Wednesday, December 14, 2011

Winter Wonderland

If it's December, it must be time for holiday parties. Today I did a presentation on Hanukkah (I really prefer the spelling "Chanukah," but it's slightly less used) in Jarrah's classroom. Tomorrow, I'll be the dealer in a cutthroat game of dreidel, but was all about the food.

The second I arrived, they were like "I smell fried chicken." I was like "That's 'cause you smell oil. Everything in oil smells like chicken." They were actually smelling potato latkes. I'd like to tell you that I toiled over a hot griddle, growing pink-cheeked with exertion as I grated, chopped, and fried. But I was actually pink-cheeked from dashing to Trader Joe's in the rain to buy them.

Not that I was off the hook, oh no. I had to go to two stores, bake the latkes, unpackage and then re-stuff the gelt into little bags, clean and prepare the menorahs and candles, pack up juice, plates, napkins, forks, applesauce, sour cream and a speech cobbled together from two hours of internet research (and a pep talk from my friend, Robyn, who's like a Chanukah Fellow she's done this gig so much) and then schlep it all up several hills. So I still think I deserve some pats on the back. (Instead I got a pile-on hug from 20 first graders when I sat with them on the rug--yikes!)

Some of my work was due to the fact that a super-super-nice mom in J's class went out and bought dreidels and gelt for every child and sent them with her son, and then you know what I did to show my gratitude? Left them somewhere on the way home. I dread tomorrow when I have to explain how lame I am. (I did my best to replace everything, of course.)

But once I was there, the hours of labor just melted away and I was stoked. Those kids are the best. And I swear I could have heard a pin drop when I got to the dramatic part of the story: "When they came back from the war, the temple was destroyed. Everything smashed. Broken. Dirty. And they had to start over." I also liked their theories for why we eat latkes: "Because potatoes are good nutrition." "Because war makes you hungry." "So we don't die of starvation." (The real reason, Dear Readers, is that we eat foods cooked in oil, since oil is the reason for the season.)

So am I a tiny bit looking forward to going back tomorrow? Caught me.

The opposite of today was the holiday party David and I went to in San Francisco last weekend. It was the Go-Pro holiday party at the Academy of Sciences aquarium. Just beautiful. I finally got to meet the dozens of people David hob-nobs with on his many trips to Half Moon Bay, and do it while surrounded by fish and sequins. The setting was so beautiful that it sort of overshadowed the food--three stations all characterized by the theme "piles of meat." Oh, and we arrived and departed in grand style: while waiting in the interminable taxi line, Tim spotted a limo across the street and flagged it down. It was very spontaneous and fun and only the second time I've ever been in a limo.

We also had the pleasure of staying at the historic Westin St. Francis in the center of Union Square, which was decked out for the holidays with a 12-foot sugar castle in the lobby, and an outdoor skating rink across the street. It was all lovely and festive. Union Square was mobbed day and night, but we did some exploring in other areas, too--my friend Lisa gave us a tour of the Haight (including our best meal of the trip at the memorably named Squat n' Gobble.) We met my brother and his family for dinner at the Ferry Building, and managed to fit eight of us around a tiny table in the packed Gott's Roadside (which David and I had fallen in love with in Napa years ago.) We went to see Young Adult (have to squeeze in a movie somewhere, though we had mixed feelings about it) and got lost with the charming Justin and Suzanne, who spotted us at the airport and offered a ride that ended up including the best view of the Golden Gate I'd ever had. On Sunday, we had a leisurely walk through Chinatown before catching a cab to the airport--arrived with perfect timing, too, had our plane not been an hour delayed.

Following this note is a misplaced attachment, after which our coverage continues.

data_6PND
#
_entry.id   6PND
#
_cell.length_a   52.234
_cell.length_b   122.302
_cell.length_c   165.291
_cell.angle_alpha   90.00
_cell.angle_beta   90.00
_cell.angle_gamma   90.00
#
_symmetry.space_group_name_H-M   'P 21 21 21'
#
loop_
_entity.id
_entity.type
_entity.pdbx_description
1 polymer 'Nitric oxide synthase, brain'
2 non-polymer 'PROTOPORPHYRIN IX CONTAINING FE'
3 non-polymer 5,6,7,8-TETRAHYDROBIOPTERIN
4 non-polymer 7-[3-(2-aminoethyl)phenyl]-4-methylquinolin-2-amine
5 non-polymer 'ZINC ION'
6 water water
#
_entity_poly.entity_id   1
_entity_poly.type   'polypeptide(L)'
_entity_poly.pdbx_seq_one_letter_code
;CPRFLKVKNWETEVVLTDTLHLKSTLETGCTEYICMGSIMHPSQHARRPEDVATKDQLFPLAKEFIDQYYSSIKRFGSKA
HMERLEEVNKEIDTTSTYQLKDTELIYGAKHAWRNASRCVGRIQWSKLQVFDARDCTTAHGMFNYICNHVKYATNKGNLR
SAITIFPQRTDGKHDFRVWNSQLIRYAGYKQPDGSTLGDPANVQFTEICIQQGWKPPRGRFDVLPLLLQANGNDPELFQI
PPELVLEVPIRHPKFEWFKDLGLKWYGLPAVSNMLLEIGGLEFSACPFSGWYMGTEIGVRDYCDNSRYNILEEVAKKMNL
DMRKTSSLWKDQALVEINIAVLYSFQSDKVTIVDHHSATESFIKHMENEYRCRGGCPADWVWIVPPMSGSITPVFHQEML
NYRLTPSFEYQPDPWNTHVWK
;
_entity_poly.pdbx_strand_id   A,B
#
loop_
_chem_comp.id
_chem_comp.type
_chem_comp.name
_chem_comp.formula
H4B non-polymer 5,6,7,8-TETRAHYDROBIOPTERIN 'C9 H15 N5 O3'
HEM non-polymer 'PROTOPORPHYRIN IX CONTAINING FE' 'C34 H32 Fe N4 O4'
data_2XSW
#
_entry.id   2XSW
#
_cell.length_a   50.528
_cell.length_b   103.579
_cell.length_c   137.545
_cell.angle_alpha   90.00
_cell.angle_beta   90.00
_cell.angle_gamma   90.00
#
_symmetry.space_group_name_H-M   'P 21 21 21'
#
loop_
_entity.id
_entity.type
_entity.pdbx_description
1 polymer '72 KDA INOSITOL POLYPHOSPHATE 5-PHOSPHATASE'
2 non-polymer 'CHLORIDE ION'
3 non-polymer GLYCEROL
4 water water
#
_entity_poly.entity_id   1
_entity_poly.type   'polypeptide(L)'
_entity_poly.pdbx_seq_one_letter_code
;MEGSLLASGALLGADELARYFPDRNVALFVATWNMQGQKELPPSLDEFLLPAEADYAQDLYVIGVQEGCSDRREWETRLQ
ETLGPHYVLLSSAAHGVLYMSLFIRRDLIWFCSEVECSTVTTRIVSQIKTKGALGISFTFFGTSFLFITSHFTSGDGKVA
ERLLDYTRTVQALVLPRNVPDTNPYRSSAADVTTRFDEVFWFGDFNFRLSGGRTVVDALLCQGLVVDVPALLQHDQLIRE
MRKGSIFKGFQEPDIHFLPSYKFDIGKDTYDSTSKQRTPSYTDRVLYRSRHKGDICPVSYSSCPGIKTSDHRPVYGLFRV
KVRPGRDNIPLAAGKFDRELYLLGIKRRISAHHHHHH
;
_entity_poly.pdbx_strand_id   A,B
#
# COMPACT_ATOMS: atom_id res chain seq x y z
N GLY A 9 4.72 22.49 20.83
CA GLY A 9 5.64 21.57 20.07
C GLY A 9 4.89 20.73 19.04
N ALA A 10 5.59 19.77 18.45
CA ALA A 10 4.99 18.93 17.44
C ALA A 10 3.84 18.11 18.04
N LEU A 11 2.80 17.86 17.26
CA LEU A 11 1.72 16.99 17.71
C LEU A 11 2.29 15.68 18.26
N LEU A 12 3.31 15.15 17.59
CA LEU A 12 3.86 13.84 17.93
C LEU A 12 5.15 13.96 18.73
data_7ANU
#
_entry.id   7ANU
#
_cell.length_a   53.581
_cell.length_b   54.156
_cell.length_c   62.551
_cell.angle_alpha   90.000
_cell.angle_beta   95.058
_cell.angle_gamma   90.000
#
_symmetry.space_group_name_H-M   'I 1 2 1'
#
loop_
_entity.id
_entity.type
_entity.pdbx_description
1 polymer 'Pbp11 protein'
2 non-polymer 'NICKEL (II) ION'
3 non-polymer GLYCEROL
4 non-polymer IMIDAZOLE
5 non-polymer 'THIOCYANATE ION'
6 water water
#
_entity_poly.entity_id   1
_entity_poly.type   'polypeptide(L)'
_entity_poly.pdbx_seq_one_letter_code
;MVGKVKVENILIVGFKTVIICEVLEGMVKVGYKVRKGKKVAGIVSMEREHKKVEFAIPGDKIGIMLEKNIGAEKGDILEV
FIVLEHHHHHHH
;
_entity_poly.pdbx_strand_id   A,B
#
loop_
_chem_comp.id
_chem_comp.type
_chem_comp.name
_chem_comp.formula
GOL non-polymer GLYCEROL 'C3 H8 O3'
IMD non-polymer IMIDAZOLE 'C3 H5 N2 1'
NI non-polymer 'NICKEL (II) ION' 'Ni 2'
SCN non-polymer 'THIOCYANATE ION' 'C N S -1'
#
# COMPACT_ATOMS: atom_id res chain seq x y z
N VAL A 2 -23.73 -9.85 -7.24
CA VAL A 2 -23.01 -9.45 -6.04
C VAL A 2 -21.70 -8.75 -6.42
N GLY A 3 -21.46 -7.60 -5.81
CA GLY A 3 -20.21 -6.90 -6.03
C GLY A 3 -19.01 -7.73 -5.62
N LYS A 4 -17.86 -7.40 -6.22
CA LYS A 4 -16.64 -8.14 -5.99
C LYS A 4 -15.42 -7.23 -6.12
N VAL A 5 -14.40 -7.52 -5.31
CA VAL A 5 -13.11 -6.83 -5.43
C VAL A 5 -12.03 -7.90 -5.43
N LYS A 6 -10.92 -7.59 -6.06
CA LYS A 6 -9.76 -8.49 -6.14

It's a busy week we've returned to, as we still have the Daisies trip to Meals on Wheels headquarters and Jarrah's Winter Concert coming up. Stay tuned for further updates.

Tuesday, December 06, 2011

And How Ironic Is It That I Sang "Nothing?"

I don't like bad feelings. Nope, never have. And will go to any lengths to avoid them. Just not a fan.

I'm having a bad feeling right now that I'd like to get over. It's disturbing my sleep, in fact. Bolted awake just now, at 3 a.m., with the bad feeling taking center stage. What is it? Embarrassment? Sort of. Regret? Disbelief? Sadness? It seems to keep morphing into something slightly different about every thirty minutes, but so far I don't like any of them.

Tonight I had my first musical audition. I was really prepared, which is rare for me. I'd done my homework. Practiced like crazy. Hired the pianist, which was a blast. Concentrated on the acting, the held notes, the breath, the pacing. I had it down. My one concern were the factors that manifest with terror: would I lose the timing? Blank entirely? Get off key? Crack on the high notes?

I talked to myself on the way over. I told myself to stay out of my own way. I said--I felt honestly--I said "Self, this is how it is. You have this. You can do it. But only if you let them see the BEST of what you can do. So let them. See it. Go in there and do everything you would do if you WEREN'T terrified." Seemed like good advice, if I say so myself.

I had spoken to my friend John, who had decided to go over nearly 90 minutes early, was now done and in possession of a call back. Easy peasy. Early, why hadn't I thought of that? Who wanted to wait until 9:30 anyway? He did warn me that the waiting area was outside--kind of unusual, that. For people about to sing, a frosty night is not their friend.

I went early. Checked in. And then I waited. And waited. People went in. I heard them warbling, beautifully, through the door. When they came out, the check-in girl would hand them a slip of paper, which each time would seem to trigger a Snoopy happy-dance of glee. I deduced that these were the callbacks.

I wasn't nearly as nervous as I could be, doing all that waiting. And freezing. And blowing my nose, desperate to keep my sinuses clear. I sung under my breath. Tried to stay focused. As the minutes ticked away, the whole thing started to seem a bit hilarious. Eventually, I was out there nearly an hour. An HOUR, Readers. With bare feet.